Seb: Yeah, definitely. And, along with putting their logo at the end of ads, MS has taken to buying timed exclusive DLC on a huge number of multiplatform games. I hate timed exclusives – and this counts for the few DLC deals that Sony has done as well – they are just anti-consumerist. Proper exclusives like The Last of Us and Beyond take advantage of ‘The Cell’, just as Halo 4 and Gears makes use of more RAM, so there’s a benefit to their exclusivity. Timed exclusives don’t do this as they’re based on the same multiplatform development. All they do is disadvantage a consumer on one platform through no fault of their own – they’ve paid the same amount for the product but are being treated like second class citizens due to dirty fighting between the platform holders. Screw you Microsoft, screw you Sony and, in light of recent events, screw you Bethesda.
Cam: I mostly agree with you, though timed-exclusive games can sometimes be a benefit for the console that gets the game second, as you usually get a more polished version of the game, courtesy of beta-testing from the other side. Timed-exclusive DLC however bugs the crap out of me and this whole Bethesda situation has just made it worse. I don’t know what is wrong here but for some reason, they are extremely slow and not very good at bringing the DLC from 360 to PS3. In fact, most of their games are almost unplayable at points on the PS3 and I keep hearing that the system is hard to develop for but what the hell, Bethesda has only been developing for it for 4 or 5 games now and they still can’t figure out how to properly do it? I find that a bit strange and it amazes me even more about how they are giving a pass by a lot of media on their average and buggy games.
Seb: The only time I can forgive timed exclusivity is where the game might not have been made without Microsoft/Sony’s help – BioShock was such a risky idea, so who knows what would have happened there. So yeah, mainly my hate is directed at the guys like Bethesda and Activision who don’t need that money.
But yeah, speaking of bugs, what’s up with the PSN lately? It’s down several times a week, week in, week out, sometimes officially, sometimes unofficially. How many times do they need to do maintenance? And when are we actually going to see changes? They just spent an incredible $380 million on a cloud gaming company but I can’t see that going anywhere if they can’t keep a network up for a month straight. If PlayStation Cloud is anything like PSN for reliability, they just wasted enough money to develop 19 AAA games or 3-4 games with the scale of GTA. Sony, please stop making the PSN a joke, stop being so secretive about what you’re doing, be open like you promised and get your act together.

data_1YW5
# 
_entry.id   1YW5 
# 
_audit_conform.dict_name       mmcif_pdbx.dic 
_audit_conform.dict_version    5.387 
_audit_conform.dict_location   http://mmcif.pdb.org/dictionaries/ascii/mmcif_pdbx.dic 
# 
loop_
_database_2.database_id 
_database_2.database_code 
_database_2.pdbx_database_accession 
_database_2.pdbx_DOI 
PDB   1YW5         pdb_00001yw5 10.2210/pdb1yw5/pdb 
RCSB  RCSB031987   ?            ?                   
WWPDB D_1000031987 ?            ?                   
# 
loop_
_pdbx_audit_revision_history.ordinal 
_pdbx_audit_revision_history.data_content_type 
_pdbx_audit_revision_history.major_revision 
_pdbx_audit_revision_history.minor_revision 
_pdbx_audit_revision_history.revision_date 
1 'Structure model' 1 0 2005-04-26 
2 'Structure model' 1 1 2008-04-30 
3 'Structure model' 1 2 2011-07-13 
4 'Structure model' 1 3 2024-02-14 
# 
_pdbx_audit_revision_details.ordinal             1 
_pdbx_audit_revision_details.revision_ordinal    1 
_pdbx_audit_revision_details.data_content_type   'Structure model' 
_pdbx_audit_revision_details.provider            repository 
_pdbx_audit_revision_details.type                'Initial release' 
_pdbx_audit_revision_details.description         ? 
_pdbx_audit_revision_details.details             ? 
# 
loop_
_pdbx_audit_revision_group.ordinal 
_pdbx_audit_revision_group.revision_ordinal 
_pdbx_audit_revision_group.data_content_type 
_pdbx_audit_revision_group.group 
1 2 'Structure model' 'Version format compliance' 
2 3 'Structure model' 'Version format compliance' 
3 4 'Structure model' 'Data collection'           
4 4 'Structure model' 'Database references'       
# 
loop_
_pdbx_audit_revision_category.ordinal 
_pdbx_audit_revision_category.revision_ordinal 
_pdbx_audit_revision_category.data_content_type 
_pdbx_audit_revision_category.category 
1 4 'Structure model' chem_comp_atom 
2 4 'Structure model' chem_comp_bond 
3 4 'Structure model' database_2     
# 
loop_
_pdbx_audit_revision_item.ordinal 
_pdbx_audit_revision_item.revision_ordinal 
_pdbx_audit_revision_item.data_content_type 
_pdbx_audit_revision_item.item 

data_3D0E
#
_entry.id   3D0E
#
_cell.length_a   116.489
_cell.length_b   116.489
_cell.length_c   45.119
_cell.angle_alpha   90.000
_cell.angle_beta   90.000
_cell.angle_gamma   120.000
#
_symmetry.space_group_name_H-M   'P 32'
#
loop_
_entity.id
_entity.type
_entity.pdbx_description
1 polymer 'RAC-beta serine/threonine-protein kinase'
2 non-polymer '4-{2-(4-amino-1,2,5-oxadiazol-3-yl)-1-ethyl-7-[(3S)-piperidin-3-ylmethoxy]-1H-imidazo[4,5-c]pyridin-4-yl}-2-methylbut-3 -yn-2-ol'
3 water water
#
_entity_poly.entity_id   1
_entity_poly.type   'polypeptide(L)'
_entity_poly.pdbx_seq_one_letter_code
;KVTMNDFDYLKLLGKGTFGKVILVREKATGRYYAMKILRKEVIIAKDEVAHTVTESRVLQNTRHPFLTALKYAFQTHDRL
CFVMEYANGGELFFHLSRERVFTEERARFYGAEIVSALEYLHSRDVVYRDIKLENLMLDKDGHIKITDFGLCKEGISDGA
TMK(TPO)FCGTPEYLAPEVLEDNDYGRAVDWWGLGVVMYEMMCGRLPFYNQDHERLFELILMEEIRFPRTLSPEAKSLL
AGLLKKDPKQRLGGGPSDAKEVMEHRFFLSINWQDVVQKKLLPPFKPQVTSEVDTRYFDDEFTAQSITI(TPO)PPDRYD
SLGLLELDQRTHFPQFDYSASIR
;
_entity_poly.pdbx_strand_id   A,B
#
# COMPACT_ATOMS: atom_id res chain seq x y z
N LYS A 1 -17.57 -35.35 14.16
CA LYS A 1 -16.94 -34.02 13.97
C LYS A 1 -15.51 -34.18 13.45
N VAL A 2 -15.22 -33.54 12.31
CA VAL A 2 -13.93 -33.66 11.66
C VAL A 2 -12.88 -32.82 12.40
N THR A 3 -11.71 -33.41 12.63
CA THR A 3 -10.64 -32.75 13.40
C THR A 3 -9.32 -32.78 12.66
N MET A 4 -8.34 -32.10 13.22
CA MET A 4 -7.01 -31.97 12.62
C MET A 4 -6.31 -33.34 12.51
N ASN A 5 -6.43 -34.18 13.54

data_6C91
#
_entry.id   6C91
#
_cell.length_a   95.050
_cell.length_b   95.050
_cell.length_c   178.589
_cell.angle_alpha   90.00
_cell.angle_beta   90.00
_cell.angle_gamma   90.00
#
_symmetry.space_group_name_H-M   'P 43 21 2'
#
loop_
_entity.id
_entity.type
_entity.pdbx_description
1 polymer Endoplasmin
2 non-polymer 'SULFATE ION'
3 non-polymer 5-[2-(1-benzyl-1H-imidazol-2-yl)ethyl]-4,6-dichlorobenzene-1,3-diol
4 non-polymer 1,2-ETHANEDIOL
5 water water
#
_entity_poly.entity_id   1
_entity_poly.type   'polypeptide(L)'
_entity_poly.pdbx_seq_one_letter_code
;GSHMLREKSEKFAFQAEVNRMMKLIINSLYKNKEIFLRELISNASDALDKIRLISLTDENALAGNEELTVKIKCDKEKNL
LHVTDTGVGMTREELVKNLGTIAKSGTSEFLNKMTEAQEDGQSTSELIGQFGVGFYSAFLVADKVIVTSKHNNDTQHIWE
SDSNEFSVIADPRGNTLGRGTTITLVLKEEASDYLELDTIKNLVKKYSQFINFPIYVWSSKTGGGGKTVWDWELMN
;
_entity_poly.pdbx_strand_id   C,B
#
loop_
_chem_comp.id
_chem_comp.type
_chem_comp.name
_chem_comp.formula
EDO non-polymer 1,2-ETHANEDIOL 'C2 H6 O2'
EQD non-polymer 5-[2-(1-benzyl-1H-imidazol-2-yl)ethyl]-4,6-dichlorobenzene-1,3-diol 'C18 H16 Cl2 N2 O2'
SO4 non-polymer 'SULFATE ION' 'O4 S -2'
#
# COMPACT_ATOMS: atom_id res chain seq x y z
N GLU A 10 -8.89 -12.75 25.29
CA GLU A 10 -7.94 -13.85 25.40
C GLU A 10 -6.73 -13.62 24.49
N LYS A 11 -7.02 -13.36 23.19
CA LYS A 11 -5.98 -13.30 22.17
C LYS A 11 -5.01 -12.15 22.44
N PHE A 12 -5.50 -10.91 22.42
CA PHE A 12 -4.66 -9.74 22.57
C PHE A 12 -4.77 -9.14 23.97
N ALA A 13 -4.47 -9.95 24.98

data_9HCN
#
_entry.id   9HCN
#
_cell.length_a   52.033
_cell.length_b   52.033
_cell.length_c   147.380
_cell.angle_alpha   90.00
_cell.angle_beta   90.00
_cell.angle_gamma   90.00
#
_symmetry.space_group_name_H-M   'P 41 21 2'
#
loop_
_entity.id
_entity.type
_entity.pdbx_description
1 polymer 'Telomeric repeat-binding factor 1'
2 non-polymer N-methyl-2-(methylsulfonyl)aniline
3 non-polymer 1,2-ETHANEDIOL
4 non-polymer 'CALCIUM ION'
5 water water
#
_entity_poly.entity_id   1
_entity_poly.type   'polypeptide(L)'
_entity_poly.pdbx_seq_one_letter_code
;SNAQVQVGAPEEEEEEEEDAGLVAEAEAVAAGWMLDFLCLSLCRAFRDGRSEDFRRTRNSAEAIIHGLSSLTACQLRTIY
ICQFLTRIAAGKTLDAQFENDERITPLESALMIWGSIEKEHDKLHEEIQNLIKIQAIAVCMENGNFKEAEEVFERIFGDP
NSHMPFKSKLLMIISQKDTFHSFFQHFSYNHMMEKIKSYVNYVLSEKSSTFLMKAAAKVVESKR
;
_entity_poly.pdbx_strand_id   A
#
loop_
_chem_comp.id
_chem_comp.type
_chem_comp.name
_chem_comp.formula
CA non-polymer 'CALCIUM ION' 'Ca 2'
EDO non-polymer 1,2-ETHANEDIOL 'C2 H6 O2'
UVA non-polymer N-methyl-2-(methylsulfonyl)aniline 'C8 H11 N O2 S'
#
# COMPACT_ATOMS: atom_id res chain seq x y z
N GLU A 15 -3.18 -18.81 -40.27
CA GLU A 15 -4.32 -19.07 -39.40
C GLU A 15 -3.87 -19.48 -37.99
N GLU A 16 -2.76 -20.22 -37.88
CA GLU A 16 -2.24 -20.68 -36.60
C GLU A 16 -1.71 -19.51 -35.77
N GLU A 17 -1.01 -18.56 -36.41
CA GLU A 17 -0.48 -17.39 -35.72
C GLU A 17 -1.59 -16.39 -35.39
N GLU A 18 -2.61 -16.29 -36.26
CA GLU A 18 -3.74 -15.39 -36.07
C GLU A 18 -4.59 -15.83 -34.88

Cam: Heck, that $380 million could have been used to properly promote some of their game releases. The PSN has come a long way since its inception but until they can find a way to make it stable, the argument will always be that you get what you pay for and that Xbox Live is better because you pay for the service. PlayStation Cloud has a chance to be something great but every time we think that about something new from Sony, they disappoint us. If they can somehow get their shit straight, this new Cloud service could be extremely great. However, with a network as strong as a supermodel, it is hard to think that Sony can handle the stress that would come with a Cloud service.
Seb: Yeah, Cloud has a strong chance at being the future. Sony, however, has a strong chance at messing up their chance at being a part of that future. It does make me wonder if their purchase of Gaikai was so smart after all – did we just watch MS buy Rare all over again? A good, promising company destroyed by a stupid owner. Oh, and here’s another way of putting $380 million into perspective – in 2010, the year Apple launched the iPad, they spent $322 million on marketing the tablet as well as the iPhone. And you see Apple adverts absolutely everywhere. With $380 million, Sony could have advertised their games and their platforms to an incredible amount, immediately causing a rise in sales. Let’s just hope we’re wrong, Sony can work out that people don’t like to have to pray they can get online, and they can actually make their investment worth every penny.